Residents Support Neighborhood Pools

Residents Support Neighborhood Pools

Hearing on possible pool closures draws crowd.

Exactly how did the closures of Tall Oaks and Shadowood pools rise to the top of the Reston Association agenda, wondered several people in the audience — especially, since the same debate took place about 10 years ago, said Joel Shprentz.

The audience soon learned that the recommendations came last summer from a group of consultants from Dallas, Tex. who had little familiarity with Reston’s history.

The company, PROS Consulting, released its report in May of 2005, a year after being hired by RA. The independent research consulting firm recommended that RA consider closing underutilized pools to save money on operating costs, which run about $57,000 a year per pool.

Of the five pools with low participation levels, the report specifically recommended Tall Oaks and Shadowood pools for closing. “Both are poorly performing, older pools (put in service in 1977 and 1975, respectively), are geographically close to other pools, and may better serve the community converted to other desirable uses,” the report states. The report also said that if both pools were closed, RA could save roughly $1 million in capital investment over 10 years.

But, according to Reston’s founder, Robert E. Simon, the entire closure discussion could have been avoided “if the consultant was instructed what to look for.”

“He was looking for money and that’s not we’re about — we're about neighborhoods,“ said Simon. “I think it would be really terrible if any of our neighborhood pools were closed.”

AT A PUBLIC HEARING Monday night held by RA’s planning committee on parks and recreation, more than 40 people echoed Simon’s sentiment, urging the committee to save the two pools.

The crowd of about 80 people, including dozens of children, filled the cafeteria at Langston Hughes Middle School to support the preservation of the two pools.

The committee heard emotional testimony from several speakers, including Julie Smyers, a young girl who often meets her friends at Tall Oaks pool. “I’d be really sad if you closed it,” Smyers said through tears.

Many residents questioned the timing of the hearing since the community had recently voted overwhelmingly to support changes to the governing documents. During the campaign leading up to the referendum, RA board members promised that amenity closures could be avoided with approval of the new documents.

Doris Lyons, who supported Shadowood pool and voted yes in support of the new governing documents, said RA was already reneging on their campaign promise. “I’m starting to wonder if that was the right vote,” said Lyons.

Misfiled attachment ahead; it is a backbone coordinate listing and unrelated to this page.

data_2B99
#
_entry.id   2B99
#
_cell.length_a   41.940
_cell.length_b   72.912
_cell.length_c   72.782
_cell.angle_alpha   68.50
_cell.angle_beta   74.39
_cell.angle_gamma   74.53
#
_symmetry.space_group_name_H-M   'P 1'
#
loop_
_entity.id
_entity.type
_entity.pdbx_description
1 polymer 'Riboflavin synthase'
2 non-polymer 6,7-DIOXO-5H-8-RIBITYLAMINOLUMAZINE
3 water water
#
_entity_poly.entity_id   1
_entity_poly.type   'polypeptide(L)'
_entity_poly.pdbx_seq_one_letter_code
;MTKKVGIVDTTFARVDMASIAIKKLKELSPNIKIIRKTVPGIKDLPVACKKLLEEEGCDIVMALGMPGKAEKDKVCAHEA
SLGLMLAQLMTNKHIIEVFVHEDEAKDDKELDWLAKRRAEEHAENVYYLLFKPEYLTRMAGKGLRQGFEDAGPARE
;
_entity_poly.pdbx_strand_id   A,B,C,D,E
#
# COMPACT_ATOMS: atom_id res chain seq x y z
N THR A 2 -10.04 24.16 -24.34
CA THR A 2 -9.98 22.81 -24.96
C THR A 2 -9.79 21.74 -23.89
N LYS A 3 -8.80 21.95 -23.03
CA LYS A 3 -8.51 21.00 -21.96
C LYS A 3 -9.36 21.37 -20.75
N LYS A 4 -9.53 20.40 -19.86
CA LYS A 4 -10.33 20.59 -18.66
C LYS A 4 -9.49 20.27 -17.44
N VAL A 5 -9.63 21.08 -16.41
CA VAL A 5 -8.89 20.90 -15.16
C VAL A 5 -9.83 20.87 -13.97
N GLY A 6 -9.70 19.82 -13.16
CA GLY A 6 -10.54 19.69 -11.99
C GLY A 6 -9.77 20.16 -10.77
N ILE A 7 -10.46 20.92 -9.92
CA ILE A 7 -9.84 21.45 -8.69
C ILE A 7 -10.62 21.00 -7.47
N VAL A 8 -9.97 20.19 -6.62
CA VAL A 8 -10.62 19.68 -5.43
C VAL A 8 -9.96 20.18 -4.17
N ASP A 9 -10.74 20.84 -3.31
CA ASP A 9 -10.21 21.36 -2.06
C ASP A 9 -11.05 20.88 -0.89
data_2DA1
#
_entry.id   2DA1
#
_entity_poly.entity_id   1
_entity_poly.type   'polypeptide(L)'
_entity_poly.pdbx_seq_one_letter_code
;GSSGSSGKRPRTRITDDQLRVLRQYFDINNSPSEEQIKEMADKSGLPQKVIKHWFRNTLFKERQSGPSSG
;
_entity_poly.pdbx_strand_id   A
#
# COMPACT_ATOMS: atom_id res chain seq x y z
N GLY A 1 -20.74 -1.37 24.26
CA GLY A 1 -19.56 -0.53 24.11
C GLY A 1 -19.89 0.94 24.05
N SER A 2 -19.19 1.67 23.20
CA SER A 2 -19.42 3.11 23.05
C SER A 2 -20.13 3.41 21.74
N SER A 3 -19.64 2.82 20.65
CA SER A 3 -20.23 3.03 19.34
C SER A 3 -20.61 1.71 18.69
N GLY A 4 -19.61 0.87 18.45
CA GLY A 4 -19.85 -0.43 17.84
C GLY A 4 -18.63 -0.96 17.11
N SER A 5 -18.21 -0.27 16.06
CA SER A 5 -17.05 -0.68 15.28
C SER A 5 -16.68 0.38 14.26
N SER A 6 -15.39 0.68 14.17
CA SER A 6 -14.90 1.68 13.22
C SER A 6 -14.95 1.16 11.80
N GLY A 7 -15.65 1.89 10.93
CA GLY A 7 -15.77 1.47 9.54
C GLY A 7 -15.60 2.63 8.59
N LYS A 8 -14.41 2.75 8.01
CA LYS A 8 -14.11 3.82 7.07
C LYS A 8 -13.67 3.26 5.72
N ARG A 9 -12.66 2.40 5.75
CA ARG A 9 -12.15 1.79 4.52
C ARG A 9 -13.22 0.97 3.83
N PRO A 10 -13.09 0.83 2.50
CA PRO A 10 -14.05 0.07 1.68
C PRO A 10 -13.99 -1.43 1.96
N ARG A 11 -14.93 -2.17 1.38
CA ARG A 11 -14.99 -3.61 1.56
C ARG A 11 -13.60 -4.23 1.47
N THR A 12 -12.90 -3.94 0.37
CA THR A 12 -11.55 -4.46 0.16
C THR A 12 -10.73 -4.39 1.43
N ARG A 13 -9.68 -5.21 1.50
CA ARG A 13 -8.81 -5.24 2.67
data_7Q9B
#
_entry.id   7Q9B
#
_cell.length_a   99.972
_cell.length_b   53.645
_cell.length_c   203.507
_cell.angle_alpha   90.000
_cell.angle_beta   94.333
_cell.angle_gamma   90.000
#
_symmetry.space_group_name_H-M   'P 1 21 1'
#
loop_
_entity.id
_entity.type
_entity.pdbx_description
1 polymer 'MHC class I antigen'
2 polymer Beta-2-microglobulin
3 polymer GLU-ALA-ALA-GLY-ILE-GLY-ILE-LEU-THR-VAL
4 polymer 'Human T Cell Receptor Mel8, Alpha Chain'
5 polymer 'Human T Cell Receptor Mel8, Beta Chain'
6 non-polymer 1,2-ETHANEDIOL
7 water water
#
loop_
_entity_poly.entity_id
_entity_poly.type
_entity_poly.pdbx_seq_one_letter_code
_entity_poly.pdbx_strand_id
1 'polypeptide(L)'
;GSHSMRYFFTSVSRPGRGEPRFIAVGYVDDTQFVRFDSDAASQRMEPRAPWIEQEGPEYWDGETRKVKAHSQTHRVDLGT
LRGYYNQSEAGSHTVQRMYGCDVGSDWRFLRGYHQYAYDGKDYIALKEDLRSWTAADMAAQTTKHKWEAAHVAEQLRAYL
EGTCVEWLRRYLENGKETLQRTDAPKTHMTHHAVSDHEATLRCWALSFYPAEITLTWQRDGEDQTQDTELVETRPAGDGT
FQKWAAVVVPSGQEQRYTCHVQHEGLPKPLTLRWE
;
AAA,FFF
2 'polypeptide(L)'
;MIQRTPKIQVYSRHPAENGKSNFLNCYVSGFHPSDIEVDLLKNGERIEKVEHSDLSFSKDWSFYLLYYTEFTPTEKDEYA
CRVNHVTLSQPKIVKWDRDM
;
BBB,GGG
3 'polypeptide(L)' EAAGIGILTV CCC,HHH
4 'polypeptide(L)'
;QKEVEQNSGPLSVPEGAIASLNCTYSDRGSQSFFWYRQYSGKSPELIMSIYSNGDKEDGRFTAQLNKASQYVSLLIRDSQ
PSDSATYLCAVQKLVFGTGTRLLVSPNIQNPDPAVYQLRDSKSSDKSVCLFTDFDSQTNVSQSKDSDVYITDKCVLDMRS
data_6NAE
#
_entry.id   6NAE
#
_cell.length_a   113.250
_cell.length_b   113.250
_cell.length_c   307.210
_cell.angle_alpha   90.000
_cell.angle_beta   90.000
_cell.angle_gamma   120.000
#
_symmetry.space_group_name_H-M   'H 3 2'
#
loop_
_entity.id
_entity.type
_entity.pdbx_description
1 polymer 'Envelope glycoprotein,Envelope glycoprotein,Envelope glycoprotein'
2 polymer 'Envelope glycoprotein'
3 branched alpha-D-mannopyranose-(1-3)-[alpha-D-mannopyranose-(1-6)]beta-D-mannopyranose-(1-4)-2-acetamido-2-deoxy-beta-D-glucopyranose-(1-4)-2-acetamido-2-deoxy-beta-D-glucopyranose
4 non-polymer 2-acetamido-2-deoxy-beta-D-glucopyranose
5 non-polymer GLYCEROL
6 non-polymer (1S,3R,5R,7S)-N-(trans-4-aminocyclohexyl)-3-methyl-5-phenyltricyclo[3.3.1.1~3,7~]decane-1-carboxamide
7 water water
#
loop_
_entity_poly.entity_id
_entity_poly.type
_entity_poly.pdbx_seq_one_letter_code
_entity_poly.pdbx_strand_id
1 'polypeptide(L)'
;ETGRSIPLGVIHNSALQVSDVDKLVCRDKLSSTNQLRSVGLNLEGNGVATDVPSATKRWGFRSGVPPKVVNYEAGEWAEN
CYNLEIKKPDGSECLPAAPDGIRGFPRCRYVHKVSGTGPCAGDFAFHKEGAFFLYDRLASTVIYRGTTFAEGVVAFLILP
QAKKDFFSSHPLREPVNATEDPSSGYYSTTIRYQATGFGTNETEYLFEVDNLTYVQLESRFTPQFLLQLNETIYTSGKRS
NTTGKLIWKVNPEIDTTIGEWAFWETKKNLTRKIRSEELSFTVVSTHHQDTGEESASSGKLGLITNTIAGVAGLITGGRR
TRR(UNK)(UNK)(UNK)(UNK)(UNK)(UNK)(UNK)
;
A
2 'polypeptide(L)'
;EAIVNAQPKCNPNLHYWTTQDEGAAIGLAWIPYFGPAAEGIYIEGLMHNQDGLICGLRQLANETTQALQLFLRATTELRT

MOST SPEAKERS pointed out that Reston was built on the premise of having neighborhood amenities.

Sally Carroll, a supporter of Tall Oaks Pool, couldn’t understand why RA has put so much stock in the findings from the PROS report, which bases its pool closure recommendation on the national average of community pools. “What’s so good about being average?” said Carroll. “We didn’t move here by mistake.”

Carroll also agreed with several other speakers that the community supported the referendum on the governing documents to ensure RA had the future financial flexibility it needed to preserve neighborhood amenities, especially pools.

Many residents feared their pool alternative if their respective neighborhood pool were closed. Supporters of Tall Oaks pool said children would end up walking across a dangerous intersection of Wiehle Avenue to get to the next closest pool.

Supporters of Shadowood pool said their next closest pool is Glade pool, which several residents claimed is over capacity on most days. “It is so crowded you can’t get a comfortable swim in,” said Debbie Shaffer.

While extensive renovations to some neighborhood pools, like Glade pool, have made them destination pools, many in the audience said they like the fact that their pool is not a destination pool.

RA FORMED the Parks and Recreation Planning Committee soon after the PROS report was released.

Around the same time, Debbie Shprentz organized an effort to save her neighborhood pool, creating Save Tall Oaks Pool (STOP). Since its formation last summer, the group has organized a protest in front of the pool, created a Web site (, and presented RA with a petition to save the pool signed by about 300 residents.

Reston pools on average run at 32 percent of capacity, according to the PROS report.